Gunung Mulu National Park

Gunung Mulu National Park

Rock formations at Gunung Mulu National Park. Photo by babeltravel

If you are an adventurous traveller looking for a thrilling cave and rainforest experience, possibly not found anywhere else on the Earth, head to Gunung Mulu National Park. Not just for caving though, the Mulu National Park has so much to offer above the ground level too.

Mulu – the only UNESCO site in Sarawak – is dominated by three mountains: Gunung Mulu a sandstone peak at 2,376 m, Gunung Api (Fire Mountain) a limestone peak at 1,750 m, and Gunung Benarat a limestone and gritstone peak at 1,585 m above sea level. Hidden underneath the forested slopes of these mountains is one of the largest limestone cave systems in the world.

It is easy to see why Gunung Mulu National Park has become the most popular national park in Sarawak.  Don’t expect to find orangutans or proboscis monkeys; Mulu National Park is all about the caving, adventure and scenery.


Since Mulu National Park is privately owned, prices are considerably higher. Trekking on your own can be a bit pricey; guide fees and boat hire can seem really expensive because the rates are geared for tour groups. Once you get to the Gunung Mulu National Park, try to get together with the other travellers and hire freelance guides as a group. Your only other option is to pay for a tour package in advance, but that can be a bit too organized for one’s taste.

Upon the arrival, you must register at the park HQ. The entrance fee is 10 RM per adult, 5 RM per child or student for each day you re-enter the park. If staying overnight in Gunung Mulu National Park, this fee is paid just once.

Staying in Mulu National Park

The accommodation in Mulu National Park is quite expensive if you are on the tight budget: 40 RM for dorm beds and rooms for 110 to 180 RM, all including breakfast. Check in is at 2.00 p.m. and check out at 10.00 a.m. Reservations can be made via email to or by phoning the office (+85 792301); book well ahead. As the park is privately owned, the Sarawak Forestry Office in Miri won’t be much help.

There are a couple of houses just outside the park HQ with rooms available for around 20 RM per night, just ask the folks around. Camping is available only on the camping site near park HQ for 5 RM per night.


The small cafeteria at park HQ is open from 7.30a.m. until 9.00p.m. Food is quite expensive. There are no cooking facilities within the Gunung Mulu National Park. Laundry is available only through private arragments with houskeeping staff.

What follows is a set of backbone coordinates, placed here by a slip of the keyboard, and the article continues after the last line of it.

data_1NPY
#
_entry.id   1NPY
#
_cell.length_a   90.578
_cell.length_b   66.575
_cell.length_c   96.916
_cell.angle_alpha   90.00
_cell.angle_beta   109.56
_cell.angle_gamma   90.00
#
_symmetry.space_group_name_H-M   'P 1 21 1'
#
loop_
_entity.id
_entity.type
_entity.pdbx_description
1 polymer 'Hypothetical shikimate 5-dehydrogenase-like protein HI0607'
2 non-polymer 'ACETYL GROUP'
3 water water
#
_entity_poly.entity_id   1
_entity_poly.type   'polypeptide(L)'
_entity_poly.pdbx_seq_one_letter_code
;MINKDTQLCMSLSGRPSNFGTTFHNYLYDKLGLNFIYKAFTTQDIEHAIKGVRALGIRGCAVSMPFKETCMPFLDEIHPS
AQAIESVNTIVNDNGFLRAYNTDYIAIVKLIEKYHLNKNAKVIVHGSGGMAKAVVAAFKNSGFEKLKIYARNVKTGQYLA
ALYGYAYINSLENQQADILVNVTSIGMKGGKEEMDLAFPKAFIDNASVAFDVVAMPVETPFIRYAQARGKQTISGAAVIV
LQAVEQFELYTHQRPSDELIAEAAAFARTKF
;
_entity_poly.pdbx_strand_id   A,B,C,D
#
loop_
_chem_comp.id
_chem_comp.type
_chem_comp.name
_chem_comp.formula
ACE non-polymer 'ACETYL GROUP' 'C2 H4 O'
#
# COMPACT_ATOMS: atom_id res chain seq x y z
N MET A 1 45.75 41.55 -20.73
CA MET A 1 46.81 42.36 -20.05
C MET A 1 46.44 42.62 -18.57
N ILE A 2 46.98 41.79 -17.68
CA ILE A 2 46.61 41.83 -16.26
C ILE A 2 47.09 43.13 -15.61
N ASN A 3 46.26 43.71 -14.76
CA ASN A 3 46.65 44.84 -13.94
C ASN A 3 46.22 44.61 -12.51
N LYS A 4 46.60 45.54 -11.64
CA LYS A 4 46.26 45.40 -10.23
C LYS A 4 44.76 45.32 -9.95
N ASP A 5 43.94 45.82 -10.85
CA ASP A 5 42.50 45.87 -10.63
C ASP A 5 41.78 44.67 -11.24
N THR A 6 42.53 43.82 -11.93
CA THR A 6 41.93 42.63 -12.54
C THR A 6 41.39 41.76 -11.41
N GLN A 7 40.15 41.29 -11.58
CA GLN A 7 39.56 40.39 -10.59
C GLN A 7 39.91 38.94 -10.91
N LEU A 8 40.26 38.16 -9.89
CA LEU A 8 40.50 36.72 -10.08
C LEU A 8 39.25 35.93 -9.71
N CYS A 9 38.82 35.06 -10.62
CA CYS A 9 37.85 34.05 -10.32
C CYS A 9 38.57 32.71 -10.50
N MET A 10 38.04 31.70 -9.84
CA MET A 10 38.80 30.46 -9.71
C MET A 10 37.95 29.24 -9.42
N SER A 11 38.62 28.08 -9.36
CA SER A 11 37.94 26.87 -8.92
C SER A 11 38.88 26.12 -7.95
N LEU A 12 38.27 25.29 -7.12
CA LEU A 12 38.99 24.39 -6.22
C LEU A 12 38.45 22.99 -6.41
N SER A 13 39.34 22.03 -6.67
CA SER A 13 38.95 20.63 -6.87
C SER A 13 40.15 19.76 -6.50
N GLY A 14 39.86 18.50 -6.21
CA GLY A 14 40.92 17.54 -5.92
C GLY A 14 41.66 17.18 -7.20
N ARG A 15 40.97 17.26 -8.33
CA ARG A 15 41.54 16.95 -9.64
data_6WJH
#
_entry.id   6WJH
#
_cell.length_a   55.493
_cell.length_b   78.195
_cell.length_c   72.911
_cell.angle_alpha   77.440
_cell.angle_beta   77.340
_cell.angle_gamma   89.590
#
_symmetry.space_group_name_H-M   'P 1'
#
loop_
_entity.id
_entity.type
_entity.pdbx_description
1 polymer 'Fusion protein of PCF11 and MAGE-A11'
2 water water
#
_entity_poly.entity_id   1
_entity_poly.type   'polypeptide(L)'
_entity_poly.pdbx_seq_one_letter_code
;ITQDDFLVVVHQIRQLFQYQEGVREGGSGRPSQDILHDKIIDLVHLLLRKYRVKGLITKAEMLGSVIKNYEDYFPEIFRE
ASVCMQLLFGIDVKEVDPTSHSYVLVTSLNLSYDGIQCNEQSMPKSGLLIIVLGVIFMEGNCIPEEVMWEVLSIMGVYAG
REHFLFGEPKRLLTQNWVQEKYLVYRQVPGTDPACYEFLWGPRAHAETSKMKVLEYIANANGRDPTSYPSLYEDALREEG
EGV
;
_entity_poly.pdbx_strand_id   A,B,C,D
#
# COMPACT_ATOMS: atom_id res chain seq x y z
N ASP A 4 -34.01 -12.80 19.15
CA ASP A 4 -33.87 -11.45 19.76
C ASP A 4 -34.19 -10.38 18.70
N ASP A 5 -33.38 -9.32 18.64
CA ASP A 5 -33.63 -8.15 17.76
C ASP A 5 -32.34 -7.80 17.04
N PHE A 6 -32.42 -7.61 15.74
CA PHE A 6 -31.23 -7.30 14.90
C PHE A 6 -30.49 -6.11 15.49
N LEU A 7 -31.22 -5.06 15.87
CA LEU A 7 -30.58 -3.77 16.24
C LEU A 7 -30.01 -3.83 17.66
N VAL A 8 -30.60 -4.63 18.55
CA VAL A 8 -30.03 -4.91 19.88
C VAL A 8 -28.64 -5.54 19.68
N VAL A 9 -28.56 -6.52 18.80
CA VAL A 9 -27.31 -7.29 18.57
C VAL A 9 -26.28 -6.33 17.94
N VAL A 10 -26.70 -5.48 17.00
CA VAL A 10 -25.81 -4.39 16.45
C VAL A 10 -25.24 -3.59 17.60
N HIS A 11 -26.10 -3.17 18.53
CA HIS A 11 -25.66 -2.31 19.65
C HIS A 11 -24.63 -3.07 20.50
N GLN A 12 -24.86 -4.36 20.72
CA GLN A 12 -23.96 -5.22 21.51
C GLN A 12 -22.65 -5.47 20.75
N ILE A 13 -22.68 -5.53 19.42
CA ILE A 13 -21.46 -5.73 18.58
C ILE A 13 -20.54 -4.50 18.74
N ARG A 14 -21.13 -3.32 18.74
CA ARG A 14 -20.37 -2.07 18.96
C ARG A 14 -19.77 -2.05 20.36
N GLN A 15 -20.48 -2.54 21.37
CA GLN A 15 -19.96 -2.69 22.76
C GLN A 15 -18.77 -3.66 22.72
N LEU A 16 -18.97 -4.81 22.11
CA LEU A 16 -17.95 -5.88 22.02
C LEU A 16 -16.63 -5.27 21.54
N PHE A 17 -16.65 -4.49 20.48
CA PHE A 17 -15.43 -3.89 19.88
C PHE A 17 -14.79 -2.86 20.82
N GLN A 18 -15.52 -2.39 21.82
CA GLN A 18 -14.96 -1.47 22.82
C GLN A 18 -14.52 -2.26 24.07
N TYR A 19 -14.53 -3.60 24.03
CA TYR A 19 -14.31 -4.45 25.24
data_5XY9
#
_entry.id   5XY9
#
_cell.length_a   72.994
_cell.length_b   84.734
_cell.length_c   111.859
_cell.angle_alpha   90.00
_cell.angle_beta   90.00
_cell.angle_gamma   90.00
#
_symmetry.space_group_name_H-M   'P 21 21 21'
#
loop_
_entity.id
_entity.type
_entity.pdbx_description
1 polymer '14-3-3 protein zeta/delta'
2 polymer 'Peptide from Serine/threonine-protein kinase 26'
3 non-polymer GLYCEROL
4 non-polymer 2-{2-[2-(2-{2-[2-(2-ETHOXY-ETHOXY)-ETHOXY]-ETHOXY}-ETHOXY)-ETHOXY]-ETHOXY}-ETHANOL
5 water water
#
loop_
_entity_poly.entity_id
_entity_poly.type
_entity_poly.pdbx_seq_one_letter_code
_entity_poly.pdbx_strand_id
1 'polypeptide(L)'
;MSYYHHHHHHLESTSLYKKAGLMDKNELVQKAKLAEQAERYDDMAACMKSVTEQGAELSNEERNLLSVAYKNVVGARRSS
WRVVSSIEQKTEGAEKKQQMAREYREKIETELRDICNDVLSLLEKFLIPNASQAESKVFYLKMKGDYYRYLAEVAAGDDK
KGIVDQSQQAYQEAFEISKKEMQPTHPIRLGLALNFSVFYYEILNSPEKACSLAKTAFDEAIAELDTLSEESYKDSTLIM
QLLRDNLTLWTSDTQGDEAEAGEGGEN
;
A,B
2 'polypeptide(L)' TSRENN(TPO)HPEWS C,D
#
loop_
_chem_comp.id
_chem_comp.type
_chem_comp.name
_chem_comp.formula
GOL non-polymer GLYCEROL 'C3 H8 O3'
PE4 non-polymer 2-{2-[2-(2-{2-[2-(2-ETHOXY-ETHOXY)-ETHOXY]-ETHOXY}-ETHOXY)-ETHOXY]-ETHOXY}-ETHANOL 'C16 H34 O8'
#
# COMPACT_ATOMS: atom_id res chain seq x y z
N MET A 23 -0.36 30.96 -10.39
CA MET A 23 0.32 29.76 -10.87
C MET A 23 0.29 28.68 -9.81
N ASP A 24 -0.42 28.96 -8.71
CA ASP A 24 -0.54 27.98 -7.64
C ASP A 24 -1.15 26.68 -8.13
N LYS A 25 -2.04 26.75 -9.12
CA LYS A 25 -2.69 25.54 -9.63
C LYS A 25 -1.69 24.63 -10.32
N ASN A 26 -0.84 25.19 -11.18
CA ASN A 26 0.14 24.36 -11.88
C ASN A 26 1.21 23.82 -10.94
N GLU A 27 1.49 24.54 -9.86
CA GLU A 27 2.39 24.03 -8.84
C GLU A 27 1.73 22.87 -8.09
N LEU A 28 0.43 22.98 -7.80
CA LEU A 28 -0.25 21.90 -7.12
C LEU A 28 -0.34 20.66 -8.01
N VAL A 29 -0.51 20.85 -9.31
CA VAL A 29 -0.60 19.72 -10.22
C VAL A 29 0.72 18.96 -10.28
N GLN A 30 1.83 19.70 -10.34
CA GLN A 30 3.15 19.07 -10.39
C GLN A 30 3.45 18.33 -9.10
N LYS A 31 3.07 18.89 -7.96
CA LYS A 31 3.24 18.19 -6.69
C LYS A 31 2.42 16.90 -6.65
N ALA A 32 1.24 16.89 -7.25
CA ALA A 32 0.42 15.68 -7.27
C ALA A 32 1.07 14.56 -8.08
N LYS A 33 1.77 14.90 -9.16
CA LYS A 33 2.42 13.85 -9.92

Travel to Gunung Mulu National Park

The easiest way to reach the park is by plane. The small airport lies outside of the borders of the national park. From the airport you can either hitch a ride from the tour operators or take a boat to the park HQ; the cost is 5 RM one-way.

Check MAS Wings – a tiny carrier that services rural areas in Borneo – for special promotions from Miri. Sometimes fares can be as low as 80 RM one-way including taxes, book in advance as planes are small and things get busy.

Mulu National Park Overland

Getting to Mulu National Park by land is rather complicated but adventorous; an option for travelers with lots of time. Going overland requires a few days, patience, and a bit of luck. From Miri, take a public bus to Kuala Baram. From there continue by ferry to Marudi. From Marudi, catch another river ferry which will bring you to Long Terawan. This ferry does not operate daily, so it is a bit tricky. From Long Terawan charter a long boat to travel up the Tutoh River to Gunung Mulu National Park.

Meet the Author:

Alexandra Krajanova comes from Piestany, Slovakia, and has lived in Ireland for the last six years. She has been around the world, but fell in love with Borneo and Southeast Asia.

Alex travels full-time, usually in search of spicy food, white sand, and the next great adventure.